28 Example All cats have fleas and Fluffy is a cat, so Fluffy must have fleas. Can you determine what is implied with certainty?

29 Yes, therefore the premises are dependent.

30 Your Examples: All men are dogs. John is a man; therefore, John is a dog. All bad students have to sit in front of the class. Stork is sitting in front of the class, so he must be a bad student. All kids eat junk food; Lin is a kid, therefore, he eats junkfood. I wear hats, and hats make you go bald. Therefore, I will be bald.

31 Your examples: Joan is in better shape. She works out at Bally’s, and working out at Bally’s helps one to get in better shape. All cats like warm places. Oreo is a cat, so she likes warm places. Kate eats salads and salads are healthy foods, so Kate eats healthy foods.

32 How about an example of an argument with independent premises?

33 What are independent premises? Premises are independent when each premise has in it enough information to get you to the information in the conclusion.

34 Example: Smoking in the workplace should be banned. Smoke damages computer hardware and software; second hand smoke causes many health problems, including cancer, and finally, smoking on the job presents a poor impression to potential clients.

35 Are these premises dependent or independent? Does each one have enough information in it to get you to the information in the conclusion? Yes. They are independent. But let’s use our test to check.

36 Smoking in the workplace should be banned. Smoke damages computer hardware and software; second hand smoke causes many health problems, including cancer, and finally, smoking on the job presents a poor impression to potential clients.

37 Can we determine what is implied here? No, so the premises are independent.

38 Your examples: Ashley loves me as much as I love her, so we moved in together. Our love is so deep we go to the same school. Therefore, we belong together. Rain can cause you to wreck your car. Rain also can make you slip. So rain causes a lot of problems for people. In spring the flowers bloom and all the animals fall in love. Therefore, Spring is the best season. The desks in this classroom are extremely small. Harris-Stowe should purchase new desks, so tall students can sit more comfortably.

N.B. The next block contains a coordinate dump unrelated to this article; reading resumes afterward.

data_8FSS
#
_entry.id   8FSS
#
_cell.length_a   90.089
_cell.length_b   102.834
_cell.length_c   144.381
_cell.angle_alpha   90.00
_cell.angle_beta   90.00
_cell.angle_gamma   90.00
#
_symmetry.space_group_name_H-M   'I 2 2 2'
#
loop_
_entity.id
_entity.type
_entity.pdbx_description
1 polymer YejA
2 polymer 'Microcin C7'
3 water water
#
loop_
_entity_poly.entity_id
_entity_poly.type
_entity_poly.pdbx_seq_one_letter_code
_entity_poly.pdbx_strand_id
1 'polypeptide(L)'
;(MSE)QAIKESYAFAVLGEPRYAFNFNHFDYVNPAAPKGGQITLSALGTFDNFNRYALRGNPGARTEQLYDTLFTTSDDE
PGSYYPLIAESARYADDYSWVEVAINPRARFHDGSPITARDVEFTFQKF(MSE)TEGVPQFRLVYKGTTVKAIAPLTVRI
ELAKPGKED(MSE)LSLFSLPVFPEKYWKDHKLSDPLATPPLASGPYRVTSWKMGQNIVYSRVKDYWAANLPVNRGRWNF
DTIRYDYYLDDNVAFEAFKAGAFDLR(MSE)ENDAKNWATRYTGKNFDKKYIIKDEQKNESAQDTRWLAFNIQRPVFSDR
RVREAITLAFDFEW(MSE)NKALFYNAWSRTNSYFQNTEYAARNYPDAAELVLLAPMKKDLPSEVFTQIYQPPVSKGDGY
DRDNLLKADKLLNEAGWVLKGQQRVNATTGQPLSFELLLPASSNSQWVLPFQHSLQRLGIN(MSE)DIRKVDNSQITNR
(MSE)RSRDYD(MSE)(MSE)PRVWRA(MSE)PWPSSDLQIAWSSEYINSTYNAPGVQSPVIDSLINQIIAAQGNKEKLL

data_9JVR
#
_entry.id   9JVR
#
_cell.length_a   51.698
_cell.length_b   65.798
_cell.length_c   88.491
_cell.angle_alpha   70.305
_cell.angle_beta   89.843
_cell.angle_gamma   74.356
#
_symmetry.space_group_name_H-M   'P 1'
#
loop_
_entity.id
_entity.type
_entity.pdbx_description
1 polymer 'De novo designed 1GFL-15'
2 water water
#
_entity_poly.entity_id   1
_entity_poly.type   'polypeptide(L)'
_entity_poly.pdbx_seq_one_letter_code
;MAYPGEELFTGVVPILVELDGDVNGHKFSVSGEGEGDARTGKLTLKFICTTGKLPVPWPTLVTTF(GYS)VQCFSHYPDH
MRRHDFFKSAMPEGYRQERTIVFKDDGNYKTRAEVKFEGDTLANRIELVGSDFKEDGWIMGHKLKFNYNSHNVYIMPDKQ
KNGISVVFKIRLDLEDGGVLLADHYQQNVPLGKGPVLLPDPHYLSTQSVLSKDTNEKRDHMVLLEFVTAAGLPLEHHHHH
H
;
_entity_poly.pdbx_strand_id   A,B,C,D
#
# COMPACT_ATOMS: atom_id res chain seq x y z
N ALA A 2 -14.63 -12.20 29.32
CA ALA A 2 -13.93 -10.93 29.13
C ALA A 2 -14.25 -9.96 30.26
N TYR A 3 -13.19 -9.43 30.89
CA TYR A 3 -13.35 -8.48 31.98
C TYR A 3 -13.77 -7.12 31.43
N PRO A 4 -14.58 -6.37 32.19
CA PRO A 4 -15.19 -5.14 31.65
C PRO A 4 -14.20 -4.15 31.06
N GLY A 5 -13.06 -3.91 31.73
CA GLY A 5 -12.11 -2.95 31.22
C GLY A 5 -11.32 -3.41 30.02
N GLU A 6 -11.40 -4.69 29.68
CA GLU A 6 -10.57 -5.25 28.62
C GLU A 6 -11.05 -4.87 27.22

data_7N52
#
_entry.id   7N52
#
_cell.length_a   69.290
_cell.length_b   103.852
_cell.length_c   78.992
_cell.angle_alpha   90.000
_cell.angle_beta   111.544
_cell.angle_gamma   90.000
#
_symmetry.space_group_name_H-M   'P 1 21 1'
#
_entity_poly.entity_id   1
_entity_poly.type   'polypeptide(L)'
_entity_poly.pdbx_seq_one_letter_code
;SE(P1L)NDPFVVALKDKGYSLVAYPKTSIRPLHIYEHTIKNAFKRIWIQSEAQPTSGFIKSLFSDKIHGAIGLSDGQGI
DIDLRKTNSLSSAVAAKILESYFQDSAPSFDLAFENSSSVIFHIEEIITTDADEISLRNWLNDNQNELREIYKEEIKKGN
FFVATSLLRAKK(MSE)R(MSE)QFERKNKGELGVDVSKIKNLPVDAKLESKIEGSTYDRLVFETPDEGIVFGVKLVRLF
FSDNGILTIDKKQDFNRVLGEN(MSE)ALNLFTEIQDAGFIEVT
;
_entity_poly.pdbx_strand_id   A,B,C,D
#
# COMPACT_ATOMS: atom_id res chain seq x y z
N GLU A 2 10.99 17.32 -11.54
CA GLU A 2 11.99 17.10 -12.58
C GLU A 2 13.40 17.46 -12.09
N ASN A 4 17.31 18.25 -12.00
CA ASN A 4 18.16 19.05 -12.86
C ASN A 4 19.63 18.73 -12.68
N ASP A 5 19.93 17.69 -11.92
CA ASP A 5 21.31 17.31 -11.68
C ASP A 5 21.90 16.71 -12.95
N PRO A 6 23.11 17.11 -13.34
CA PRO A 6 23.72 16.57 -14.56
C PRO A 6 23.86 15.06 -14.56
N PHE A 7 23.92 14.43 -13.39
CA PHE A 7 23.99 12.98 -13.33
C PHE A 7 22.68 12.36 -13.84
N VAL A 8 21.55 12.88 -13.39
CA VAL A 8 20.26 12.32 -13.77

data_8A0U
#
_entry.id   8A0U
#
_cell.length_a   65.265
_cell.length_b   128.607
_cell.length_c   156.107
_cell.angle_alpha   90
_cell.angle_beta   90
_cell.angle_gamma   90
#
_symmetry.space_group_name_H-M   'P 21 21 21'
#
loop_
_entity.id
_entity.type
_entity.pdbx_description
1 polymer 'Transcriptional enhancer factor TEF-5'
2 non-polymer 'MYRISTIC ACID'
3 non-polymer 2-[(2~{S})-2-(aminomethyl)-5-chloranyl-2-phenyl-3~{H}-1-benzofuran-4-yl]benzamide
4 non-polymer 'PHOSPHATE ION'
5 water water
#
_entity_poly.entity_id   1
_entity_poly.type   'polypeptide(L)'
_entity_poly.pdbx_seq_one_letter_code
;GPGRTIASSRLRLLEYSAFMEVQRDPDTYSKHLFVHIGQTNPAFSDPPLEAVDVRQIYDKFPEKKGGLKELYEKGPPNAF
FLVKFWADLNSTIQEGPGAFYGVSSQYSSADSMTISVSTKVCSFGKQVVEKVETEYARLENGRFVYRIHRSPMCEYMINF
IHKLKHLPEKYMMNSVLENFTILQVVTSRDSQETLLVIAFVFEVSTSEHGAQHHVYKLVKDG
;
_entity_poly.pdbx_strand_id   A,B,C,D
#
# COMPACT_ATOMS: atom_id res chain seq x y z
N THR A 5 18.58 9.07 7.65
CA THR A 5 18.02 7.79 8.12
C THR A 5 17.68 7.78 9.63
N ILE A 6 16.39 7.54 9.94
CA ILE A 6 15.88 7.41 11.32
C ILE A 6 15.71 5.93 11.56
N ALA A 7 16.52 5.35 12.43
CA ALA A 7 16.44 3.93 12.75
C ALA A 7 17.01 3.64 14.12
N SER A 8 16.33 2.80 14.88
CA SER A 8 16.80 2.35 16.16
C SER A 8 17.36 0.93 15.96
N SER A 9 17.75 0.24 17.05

39 Your Examples: Drinking and driving is not safe. Drinking slows down a body’s natural reflexes, and it affects judgment. Men can be a pain in the rear end. They can also make you cry. Men, therefore, cause a lot of stress to women. Puppies can cause problems. They chew on furniture and pee on stuff.

40 How about an example that sums this all up?

41 All men are slobs, as indicated by the many wives unhappy with the housekeeping habits of their husbands. Harry is a man, so it necessarily follows that Harry is a slob.

42 Do we have any supported premises here? Yes, the premise ‘All men are slobs.’

43 Are the premises dependent or independent? Let’s check Does ‘Harry is a man’ have enough information in it to get you to ‘Harry is a slob’? No, we need to know ‘all men are slobs.’ Let’s use our test to check.

44 All men are slobs, as indicated by the many wives unhappy with the housekeeping habits of their husbands. Harry is a man, so it necessarily follows that Harry is a slob.

45 Can we determine what is implied? Yes, we can determine that ‘all men are slobs’ is what is implied. The premises, then, in this argument are dependent. What does the diagram look like?

46 ____________________ U.P. S.P. U.P. F.C.

47 Another Example: The Constitution guarantees the separation of religion and the state. Seeing that prayer is part of religion, and in view of the fact that public schools are supported by the state, prayer must be banned in public schools. You should vote, then, for Senator Smith, since she supports the banning of prayer in public schools, as indicated by her statements of October 29, 2003.

48 The next concept we must cover is the concept of an ‘enthymeme.’

49 What is an enthymeme? An enthymeme is an argument with a part missing or implied. That is, it is an argument with either a missing conclusion or a missing premise. When you have an enthymeme, you must supply the missing part (write it down last, so it will be numbered last) and include it on your diagram.

50 Example: All children who go to Josie’s preschool are smart, so little Joey must be smart. Go ahead and determine what is missing, write it last, and following the steps we went over in class, diagram this argument.

51 Another Example: All students who study hard will pass this class, and Harry has studied very hard in this class.